How’s about this for putting a line in the sand? “Facebook will be more valuable than Google in three years.”
That’s a prediction from David Jones, the former global CEO of the huge advertising agency network Havas. Since leaving that business last year he has gone on to start his own “brand technology group,” You & Mr Jones, which has raised $US350 million in funding and has already made investments in tech businesses including viral news site Mashable, crowd-sourcing company Mofilm, and content marketing platform Pixlee.
Jones has always been bullish about Facebook. Just days ahead of Facebook’s IPO in 2012, when General Motors pulled all its paid-for ads from Facebook (worth $US10 million) after saying ads on the platform didn’t work, Jones defended the social network on Bloomberg TV saying GM’s decision would not have an effect on the social network’s success and that within a couple of years it would be back advertising on the platform (it was). He also added that people would look back in years’ time and laugh that anyone thought Facebook’s $US100 billion valuation at the time was over-inflated.
But three years later, Facebook still has a long way to go before it is more valuable than Google. Currently Google has a market cap of around $US362 billion, while Facebook has a market cap of $US241 billion.
Speaking to Business Insider in London, Jones said there’s a simple reason he’s “convinced” Facebook will be more valuable than Google in three years: Google’s core business (selling ads on search) is still “built on intent signals.” Facebook’s core business is built on “identity signals.”
Intent is the idea that if you’re searching for something, Google can make reasonable assumptions that you are probably interested in that product or that piece of content and then make guesses on whether you’re male or female, your location, interests, and so on.
But with identity signals, Facebook knows who you are, because you told it when you registered, and you feed it with more information every time you like a page (it then aggregates and anonymizes this information, so advertisers don’t know that specifically “Lara O’Reilly from London” clicked on this ad, but it does know that a group of females, aged between 18-35, in London, for example, showed an interest.) Google uses some identity signals too — it has a huge log-in base of Gmail and YouTube users, for example — but it mostly relies on intent.
“I think identity allows you to do 100 things, including intent, and you can see it already with what [Facebook has done.] Everything they do and the way they’re building their business is so clever. The speed of reaction. The way they scale. The decisions they make. If you watched the F8 developers’ conference, and the way they started talking about Messenger changing retail: The ability for you to be chatting about a dress with someone [at a retailer] and for them to go ‘OK, we’ll send it to you.’ Done. I think stuff like that is incredible,” Jones explained.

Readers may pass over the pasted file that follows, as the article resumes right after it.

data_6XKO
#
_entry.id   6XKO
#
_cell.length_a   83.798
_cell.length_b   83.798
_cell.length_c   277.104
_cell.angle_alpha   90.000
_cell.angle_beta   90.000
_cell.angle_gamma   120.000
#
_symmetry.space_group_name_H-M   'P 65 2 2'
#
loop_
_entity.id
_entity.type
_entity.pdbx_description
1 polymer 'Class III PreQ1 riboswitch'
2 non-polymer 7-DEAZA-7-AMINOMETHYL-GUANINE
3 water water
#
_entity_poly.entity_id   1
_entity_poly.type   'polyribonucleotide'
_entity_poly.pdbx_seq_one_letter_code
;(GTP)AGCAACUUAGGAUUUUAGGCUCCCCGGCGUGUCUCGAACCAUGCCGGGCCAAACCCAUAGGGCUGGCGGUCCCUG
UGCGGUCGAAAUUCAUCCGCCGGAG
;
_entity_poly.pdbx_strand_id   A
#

Google is shifting more towards identity signals. Last month, for instance, it announced it was bringing cross-device measurement to its DoubleClick for Advertisers platform, so advertisers can begin to get an idea of whether someone who saw an ad on their mobile went on to buy that product on their desktop computer (which beforehand was hard to track from device to device because mobiles don’t drop cookies.) However, while it does use data from the millions of users signed into Google, an algorithm basically weights the data (to include all the logged-out users across its network) to make intelligent guesses and it uses modelling techniques to determine whether a user on one device is the same user that went on to use a different device.
Jones stressed in his prediction that he wasn’t saying “Google is in trouble,” but just that three years from now, Facebook is likely to be the bigger company.
Jones thinks people underestimate Twitter too
However, Jones thinks much of this criticism is over-blown.
“At the moment, Twitter is getting a lot of flack because it’s gone public. I think if you said to somebody ‘There’s this really amazing tech company that grew 78% this year,’ [people would respond]: ‘Woah!’ Well that’s Twitter. Obviously there’s some stuff to sort out there. But even with the launch of my own business, we’ve found Twitter has been a great help and a great partner,” Jones said.
Twitter is currently on the hunt for a new CEO after Dick Costolo announced last month he was stepping away from the role. Sources told Business Insider earlier this week that Twitter’s revenue chief Adam Bain is currently the board’s favoured candidate for the role.
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